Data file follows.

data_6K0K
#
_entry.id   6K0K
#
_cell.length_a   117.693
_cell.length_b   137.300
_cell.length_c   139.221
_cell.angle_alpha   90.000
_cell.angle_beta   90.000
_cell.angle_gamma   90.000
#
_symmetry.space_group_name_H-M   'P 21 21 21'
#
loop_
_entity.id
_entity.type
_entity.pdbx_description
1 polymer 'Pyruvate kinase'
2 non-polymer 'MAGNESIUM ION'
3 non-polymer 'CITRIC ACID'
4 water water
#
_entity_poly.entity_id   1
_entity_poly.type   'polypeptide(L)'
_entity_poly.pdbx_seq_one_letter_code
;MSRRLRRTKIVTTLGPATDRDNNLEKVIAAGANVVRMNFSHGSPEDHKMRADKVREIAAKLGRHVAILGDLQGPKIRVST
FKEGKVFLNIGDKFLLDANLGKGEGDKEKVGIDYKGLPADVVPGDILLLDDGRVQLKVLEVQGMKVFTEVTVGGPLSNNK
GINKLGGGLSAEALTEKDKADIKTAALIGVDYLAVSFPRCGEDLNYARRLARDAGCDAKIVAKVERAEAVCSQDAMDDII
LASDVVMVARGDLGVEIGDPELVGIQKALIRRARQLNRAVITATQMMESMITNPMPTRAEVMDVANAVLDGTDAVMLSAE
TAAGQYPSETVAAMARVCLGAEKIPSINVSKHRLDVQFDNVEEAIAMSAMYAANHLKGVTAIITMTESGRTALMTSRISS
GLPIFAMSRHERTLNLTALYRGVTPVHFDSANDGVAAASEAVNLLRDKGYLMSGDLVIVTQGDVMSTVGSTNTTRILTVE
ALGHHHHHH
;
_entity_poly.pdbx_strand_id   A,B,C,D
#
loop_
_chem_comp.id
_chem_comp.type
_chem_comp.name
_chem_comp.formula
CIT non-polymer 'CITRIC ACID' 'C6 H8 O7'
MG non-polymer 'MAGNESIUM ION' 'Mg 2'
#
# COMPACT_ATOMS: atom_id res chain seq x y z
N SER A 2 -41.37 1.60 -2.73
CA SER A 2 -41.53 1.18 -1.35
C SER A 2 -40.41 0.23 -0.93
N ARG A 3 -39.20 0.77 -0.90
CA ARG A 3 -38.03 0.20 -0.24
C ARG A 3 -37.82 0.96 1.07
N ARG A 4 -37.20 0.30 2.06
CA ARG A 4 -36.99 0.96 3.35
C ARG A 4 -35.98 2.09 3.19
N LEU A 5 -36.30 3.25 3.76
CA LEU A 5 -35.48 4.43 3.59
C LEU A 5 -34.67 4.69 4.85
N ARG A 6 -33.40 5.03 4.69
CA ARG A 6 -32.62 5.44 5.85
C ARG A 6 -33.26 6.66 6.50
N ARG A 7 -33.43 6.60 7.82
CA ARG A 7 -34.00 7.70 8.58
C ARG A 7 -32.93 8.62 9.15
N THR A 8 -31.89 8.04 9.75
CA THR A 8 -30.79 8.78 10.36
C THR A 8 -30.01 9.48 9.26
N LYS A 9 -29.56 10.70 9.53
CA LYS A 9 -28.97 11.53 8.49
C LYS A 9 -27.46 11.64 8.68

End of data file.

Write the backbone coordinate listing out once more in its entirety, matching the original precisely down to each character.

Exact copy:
data_6K0K
#
_entry.id   6K0K
#
_cell.length_a   117.693
_cell.length_b   137.300
_cell.length_c   139.221
_cell.angle_alpha   90.000
_cell.angle_beta   90.000
_cell.angle_gamma   90.000
#
_symmetry.space_group_name_H-M   'P 21 21 21'
#
loop_
_entity.id
_entity.type
_entity.pdbx_description
1 polymer 'Pyruvate kinase'
2 non-polymer 'MAGNESIUM ION'
3 non-polymer 'CITRIC ACID'
4 water water
#
_entity_poly.entity_id   1
_entity_poly.type   'polypeptide(L)'
_entity_poly.pdbx_seq_one_letter_code
;MSRRLRRTKIVTTLGPATDRDNNLEKVIAAGANVVRMNFSHGSPEDHKMRADKVREIAAKLGRHVAILGDLQGPKIRVST
FKEGKVFLNIGDKFLLDANLGKGEGDKEKVGIDYKGLPADVVPGDILLLDDGRVQLKVLEVQGMKVFTEVTVGGPLSNNK
GINKLGGGLSAEALTEKDKADIKTAALIGVDYLAVSFPRCGEDLNYARRLARDAGCDAKIVAKVERAEAVCSQDAMDDII
LASDVVMVARGDLGVEIGDPELVGIQKALIRRARQLNRAVITATQMMESMITNPMPTRAEVMDVANAVLDGTDAVMLSAE
TAAGQYPSETVAAMARVCLGAEKIPSINVSKHRLDVQFDNVEEAIAMSAMYAANHLKGVTAIITMTESGRTALMTSRISS
GLPIFAMSRHERTLNLTALYRGVTPVHFDSANDGVAAASEAVNLLRDKGYLMSGDLVIVTQGDVMSTVGSTNTTRILTVE
ALGHHHHHH
;
_entity_poly.pdbx_strand_id   A,B,C,D
#
loop_
_chem_comp.id
_chem_comp.type
_chem_comp.name
_chem_comp.formula
CIT non-polymer 'CITRIC ACID' 'C6 H8 O7'
MG non-polymer 'MAGNESIUM ION' 'Mg 2'
#
# COMPACT_ATOMS: atom_id res chain seq x y z
N SER A 2 -41.37 1.60 -2.73
CA SER A 2 -41.53 1.18 -1.35
C SER A 2 -40.41 0.23 -0.93
N ARG A 3 -39.20 0.77 -0.90
CA ARG A 3 -38.03 0.20 -0.24
C ARG A 3 -37.82 0.96 1.07
N ARG A 4 -37.20 0.30 2.06
CA ARG A 4 -36.99 0.96 3.35
C ARG A 4 -35.98 2.09 3.19
N LEU A 5 -36.30 3.25 3.76
CA LEU A 5 -35.48 4.43 3.59
C LEU A 5 -34.67 4.69 4.85
N ARG A 6 -33.40 5.03 4.69
CA ARG A 6 -32.62 5.44 5.85
C ARG A 6 -33.26 6.66 6.50
N ARG A 7 -33.43 6.60 7.82
CA ARG A 7 -34.00 7.70 8.58
C ARG A 7 -32.93 8.62 9.15
N THR A 8 -31.89 8.04 9.75
CA THR A 8 -30.79 8.78 10.36
C THR A 8 -30.01 9.48 9.26
N LYS A 9 -29.56 10.70 9.53
CA LYS A 9 -28.97 11.53 8.49
C LYS A 9 -27.46 11.64 8.68